CAPE CANAVERAL, Fla. – At NASA's Kennedy Space Center in Florida, the 327-foot-tall Ares I-X rocket awaits liftoff on Launch Pad 39B on its upcoming flight test. In the distance are space shuttle Atlantis on Kennedy's Launch Pad 39A, and the pads and processing facilities on Cape Canaveral Air Force Station. This is the first time since the Apollo Program's Saturn rockets were retired that a vehicle other than the space shuttle has occupied the pad. Modifications to the pad to support the Ares I-X included the removal of shuttle unique subsystems, such as the orbiter access arm and a section of the gaseous oxygen vent arm, and the installation of three 600-foot lightning towers, access platforms, environmental control systems and a vehicle stabilization system. Part of the Constellation Program, the Ares I-X is the test vehicle for the Ares I. The Ares I-X flight test is set for Oct. 27. For information on the Ares I-X vehicle and flight test, visit http://www.nasa.gov/aresIX. Photo credit: NASA/Kim Shiflett KSC-2009-5788

CAPE CANAVERAL, Fla. – This aerial view of the Vehicle Assembly Building reveals that it's a full house with vehicles on both pads at Launch Complex 39. Space shuttle Atlantis awaits liftoff from Pad 39A, at right, while processing of the Ares I-X rocket is almost finished on Pad 39B, at left. The Ares I-X flight test is set for Oct. 27; space shuttle Atlantis' STS-129 launch to the International Space Station is targeted for Nov. 16. For information on the Ares I-X vehicle and flight test, visit http://www.nasa.gov/aresIX. For information on the STS-129 mission and crew, visit http://www.nasa.gov/shuttle. Photo credit: NASA/Kim Shiflett KSC-2009-5804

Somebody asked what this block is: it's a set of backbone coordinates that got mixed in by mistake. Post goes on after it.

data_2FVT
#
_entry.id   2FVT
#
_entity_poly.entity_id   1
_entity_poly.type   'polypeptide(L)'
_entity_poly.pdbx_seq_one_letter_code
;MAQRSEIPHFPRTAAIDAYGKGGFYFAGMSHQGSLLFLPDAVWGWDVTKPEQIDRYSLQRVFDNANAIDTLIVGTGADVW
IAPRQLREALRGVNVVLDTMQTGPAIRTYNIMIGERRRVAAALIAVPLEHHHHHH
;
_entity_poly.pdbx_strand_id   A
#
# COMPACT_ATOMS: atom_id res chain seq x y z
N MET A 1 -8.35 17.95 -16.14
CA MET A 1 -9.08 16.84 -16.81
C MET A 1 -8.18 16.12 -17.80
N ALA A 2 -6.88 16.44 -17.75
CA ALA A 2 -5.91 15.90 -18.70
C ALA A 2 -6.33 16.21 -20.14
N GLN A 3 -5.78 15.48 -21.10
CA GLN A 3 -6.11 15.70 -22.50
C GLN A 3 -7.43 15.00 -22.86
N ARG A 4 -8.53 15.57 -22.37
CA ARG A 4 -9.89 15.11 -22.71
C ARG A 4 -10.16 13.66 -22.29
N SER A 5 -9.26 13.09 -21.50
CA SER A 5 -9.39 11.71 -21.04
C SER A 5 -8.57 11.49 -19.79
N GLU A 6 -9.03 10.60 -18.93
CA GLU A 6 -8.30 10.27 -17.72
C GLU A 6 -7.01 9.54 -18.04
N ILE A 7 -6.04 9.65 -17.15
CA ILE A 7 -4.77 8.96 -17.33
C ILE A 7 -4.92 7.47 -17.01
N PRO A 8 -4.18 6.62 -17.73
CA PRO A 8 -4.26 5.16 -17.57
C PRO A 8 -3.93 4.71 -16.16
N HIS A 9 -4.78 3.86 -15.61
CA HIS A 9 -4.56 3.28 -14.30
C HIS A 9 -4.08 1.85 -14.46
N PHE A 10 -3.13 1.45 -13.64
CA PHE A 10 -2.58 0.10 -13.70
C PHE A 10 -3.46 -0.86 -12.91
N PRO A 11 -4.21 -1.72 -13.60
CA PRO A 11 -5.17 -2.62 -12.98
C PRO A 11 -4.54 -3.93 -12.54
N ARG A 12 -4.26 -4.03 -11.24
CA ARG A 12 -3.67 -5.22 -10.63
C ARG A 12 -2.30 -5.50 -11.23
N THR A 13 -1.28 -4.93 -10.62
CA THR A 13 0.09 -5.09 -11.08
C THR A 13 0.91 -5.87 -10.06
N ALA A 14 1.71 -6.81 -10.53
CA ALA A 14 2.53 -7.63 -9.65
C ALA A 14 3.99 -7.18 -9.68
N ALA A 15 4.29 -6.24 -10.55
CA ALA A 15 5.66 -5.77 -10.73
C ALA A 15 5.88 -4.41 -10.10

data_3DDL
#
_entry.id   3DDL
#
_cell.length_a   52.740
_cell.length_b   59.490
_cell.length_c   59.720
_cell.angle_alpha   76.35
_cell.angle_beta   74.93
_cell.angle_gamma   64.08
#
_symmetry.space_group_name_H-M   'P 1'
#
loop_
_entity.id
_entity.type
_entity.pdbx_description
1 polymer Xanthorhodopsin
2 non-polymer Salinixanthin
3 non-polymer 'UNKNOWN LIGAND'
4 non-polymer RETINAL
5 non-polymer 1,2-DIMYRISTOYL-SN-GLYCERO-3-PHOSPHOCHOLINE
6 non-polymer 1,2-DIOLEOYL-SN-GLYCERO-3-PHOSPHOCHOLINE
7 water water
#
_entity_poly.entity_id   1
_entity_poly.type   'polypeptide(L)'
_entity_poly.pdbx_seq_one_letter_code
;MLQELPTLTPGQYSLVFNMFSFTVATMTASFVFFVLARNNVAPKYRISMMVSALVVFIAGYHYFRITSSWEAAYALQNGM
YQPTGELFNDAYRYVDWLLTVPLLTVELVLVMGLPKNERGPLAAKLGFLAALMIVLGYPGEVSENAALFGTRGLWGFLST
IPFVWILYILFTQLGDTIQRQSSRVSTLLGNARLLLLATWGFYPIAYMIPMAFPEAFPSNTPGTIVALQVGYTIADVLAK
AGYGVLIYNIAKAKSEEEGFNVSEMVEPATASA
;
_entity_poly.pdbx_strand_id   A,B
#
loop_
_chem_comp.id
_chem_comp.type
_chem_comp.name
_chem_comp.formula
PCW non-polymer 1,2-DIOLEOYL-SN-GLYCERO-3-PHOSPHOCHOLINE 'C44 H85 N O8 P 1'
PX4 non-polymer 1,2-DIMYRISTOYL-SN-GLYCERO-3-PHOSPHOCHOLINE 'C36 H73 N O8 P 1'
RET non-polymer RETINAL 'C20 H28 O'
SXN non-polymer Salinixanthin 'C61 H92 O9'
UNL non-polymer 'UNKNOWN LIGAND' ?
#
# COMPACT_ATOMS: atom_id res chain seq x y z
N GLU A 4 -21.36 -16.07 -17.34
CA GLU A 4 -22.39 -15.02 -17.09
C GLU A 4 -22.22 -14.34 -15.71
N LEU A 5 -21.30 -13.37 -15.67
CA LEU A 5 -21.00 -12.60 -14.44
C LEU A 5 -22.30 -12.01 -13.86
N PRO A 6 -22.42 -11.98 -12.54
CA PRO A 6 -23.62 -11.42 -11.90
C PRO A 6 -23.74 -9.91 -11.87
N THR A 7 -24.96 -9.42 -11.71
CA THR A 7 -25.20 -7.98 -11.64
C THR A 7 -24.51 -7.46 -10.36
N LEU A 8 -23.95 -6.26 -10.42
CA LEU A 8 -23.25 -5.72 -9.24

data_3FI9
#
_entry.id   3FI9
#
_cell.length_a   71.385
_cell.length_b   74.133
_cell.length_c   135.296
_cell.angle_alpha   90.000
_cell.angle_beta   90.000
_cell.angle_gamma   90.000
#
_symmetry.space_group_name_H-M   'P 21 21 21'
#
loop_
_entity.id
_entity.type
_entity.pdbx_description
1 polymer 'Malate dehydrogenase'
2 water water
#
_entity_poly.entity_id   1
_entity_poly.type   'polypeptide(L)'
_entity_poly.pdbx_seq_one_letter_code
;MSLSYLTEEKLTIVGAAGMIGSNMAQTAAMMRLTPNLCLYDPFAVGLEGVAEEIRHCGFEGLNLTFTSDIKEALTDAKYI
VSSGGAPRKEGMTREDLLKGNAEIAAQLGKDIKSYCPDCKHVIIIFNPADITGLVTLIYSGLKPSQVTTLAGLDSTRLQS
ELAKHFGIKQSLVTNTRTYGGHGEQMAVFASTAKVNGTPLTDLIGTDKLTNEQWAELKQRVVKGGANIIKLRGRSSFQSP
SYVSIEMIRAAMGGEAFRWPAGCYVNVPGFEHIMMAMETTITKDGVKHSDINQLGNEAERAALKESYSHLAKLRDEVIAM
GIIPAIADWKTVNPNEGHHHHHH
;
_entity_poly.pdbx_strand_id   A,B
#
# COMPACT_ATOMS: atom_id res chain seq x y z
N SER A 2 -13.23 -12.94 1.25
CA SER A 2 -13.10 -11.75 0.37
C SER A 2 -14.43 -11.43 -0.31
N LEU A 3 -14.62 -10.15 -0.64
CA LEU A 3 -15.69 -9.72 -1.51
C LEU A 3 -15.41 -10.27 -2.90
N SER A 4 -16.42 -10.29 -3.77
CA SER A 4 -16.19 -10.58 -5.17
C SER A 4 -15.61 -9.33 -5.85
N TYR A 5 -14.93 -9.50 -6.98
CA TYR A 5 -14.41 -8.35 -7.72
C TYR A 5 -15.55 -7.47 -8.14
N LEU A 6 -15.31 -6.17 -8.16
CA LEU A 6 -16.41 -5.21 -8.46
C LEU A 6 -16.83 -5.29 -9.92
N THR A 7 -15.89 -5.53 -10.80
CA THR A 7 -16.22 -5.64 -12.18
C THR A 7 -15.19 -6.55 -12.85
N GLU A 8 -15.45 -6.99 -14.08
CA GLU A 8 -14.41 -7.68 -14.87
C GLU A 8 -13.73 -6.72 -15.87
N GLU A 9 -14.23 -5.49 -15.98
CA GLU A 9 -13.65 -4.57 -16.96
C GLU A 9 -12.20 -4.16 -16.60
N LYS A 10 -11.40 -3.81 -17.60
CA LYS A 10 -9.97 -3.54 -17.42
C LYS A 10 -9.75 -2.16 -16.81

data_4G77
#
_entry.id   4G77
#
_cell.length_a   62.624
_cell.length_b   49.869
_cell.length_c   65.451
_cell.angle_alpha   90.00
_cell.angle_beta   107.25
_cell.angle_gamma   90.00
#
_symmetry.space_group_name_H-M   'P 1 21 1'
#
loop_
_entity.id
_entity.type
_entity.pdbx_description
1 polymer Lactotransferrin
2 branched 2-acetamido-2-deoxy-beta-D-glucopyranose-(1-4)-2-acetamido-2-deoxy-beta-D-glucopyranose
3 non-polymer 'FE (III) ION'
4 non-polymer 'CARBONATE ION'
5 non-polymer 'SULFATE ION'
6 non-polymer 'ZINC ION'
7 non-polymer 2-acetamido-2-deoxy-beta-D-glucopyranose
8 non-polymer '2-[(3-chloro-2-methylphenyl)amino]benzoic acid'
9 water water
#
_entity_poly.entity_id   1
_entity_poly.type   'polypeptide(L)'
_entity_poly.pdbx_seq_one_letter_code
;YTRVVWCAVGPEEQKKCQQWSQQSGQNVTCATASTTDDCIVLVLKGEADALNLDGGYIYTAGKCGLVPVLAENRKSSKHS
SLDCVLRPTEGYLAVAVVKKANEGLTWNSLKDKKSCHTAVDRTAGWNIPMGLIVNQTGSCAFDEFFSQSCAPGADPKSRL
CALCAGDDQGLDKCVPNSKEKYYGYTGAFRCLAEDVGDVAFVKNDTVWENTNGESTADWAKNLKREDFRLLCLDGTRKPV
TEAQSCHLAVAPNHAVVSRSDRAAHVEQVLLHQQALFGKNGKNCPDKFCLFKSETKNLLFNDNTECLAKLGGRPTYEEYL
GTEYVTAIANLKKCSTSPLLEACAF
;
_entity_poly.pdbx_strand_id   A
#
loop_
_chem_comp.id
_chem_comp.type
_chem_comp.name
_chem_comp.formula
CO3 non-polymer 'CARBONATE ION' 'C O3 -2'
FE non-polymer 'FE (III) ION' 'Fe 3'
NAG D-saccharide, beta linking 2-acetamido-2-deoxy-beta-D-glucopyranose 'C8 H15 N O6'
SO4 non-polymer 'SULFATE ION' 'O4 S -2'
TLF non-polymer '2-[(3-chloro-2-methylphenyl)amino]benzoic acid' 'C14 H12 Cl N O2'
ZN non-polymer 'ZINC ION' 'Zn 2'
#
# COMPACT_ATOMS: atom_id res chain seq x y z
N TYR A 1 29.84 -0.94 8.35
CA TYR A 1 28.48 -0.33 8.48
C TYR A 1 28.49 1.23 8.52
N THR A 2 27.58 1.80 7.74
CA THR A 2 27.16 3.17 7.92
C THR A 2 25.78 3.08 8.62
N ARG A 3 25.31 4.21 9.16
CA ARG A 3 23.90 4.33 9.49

CAPE CANAVERAL, Fla. – Excitement builds at NASA's Kennedy Space Center in Florida in anticipation of two launches in less than a month. This aerial view of Launch Complex 39 shows vehicles on both pads. Processing of the Ares I-X rocket is almost finished on Pad 39B, in the foreground, as space shuttle Atlantis awaits liftoff from Pad 39A, in the distance. The Ares I-X flight test is set for Oct. 27; space shuttle Atlantis' STS-129 launch to the International Space Station is targeted for Nov. 16. For information on the Ares I-X vehicle and flight test, visit http://www.nasa.gov/aresIX. For information on the STS-129 mission and crew, visit http://www.nasa.gov/shuttle. Photo credit: NASA/Kim Shiflett KSC-2009-5727

CAPE CANAVERAL, Fla. – At NASA's Kennedy Space Center in Florida, the 327-foot-tall Ares I-X rocket awaits liftoff on Launch Pad 39B on its upcoming flight test. In the distance are the pads and processing facilities on Cape Canaveral Air Force Station. This is the first time since the Apollo Program's Saturn rockets were retired that a vehicle other than the space shuttle has occupied the pad. Modifications to the pad to support the Ares I-X included the removal of shuttle unique subsystems, such as the orbiter access arm and a section of the gaseous oxygen vent arm, and the installation of three 600-foot lightning towers, access platforms, environmental control systems and a vehicle stabilization system. Part of the Constellation Program, the Ares I-X is the test vehicle for the Ares I. The Ares I-X flight test is set for Oct. 27. For information on the Ares I-X vehicle and flight test, visit http://www.nasa.gov/aresIX. Photo credit: NASA/Kim Shiflett KSC-2009-5787